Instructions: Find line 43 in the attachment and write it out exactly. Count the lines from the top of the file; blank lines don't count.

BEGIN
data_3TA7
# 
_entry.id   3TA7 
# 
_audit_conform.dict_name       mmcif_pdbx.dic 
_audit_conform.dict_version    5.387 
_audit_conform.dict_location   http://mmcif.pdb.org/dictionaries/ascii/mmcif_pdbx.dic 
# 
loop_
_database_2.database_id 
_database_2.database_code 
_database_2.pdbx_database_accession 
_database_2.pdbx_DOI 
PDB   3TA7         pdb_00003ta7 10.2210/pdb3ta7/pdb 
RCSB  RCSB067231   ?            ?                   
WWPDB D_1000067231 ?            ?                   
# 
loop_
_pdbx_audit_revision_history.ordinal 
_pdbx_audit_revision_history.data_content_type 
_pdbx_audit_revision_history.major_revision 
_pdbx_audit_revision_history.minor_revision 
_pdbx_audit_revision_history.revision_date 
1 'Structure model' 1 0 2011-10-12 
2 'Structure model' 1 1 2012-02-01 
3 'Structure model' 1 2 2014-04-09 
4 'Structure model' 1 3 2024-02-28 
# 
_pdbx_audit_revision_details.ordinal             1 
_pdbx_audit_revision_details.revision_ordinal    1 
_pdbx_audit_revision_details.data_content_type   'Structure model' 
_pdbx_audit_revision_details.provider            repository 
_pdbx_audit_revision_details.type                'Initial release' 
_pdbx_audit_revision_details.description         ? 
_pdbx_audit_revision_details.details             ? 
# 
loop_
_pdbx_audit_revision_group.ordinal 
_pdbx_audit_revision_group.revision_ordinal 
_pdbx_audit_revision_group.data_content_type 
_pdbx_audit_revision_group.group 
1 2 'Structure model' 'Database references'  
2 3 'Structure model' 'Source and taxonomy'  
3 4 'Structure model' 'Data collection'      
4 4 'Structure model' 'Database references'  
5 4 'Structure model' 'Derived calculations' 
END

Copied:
2 3 'Structure model' 'Source and taxonomy'  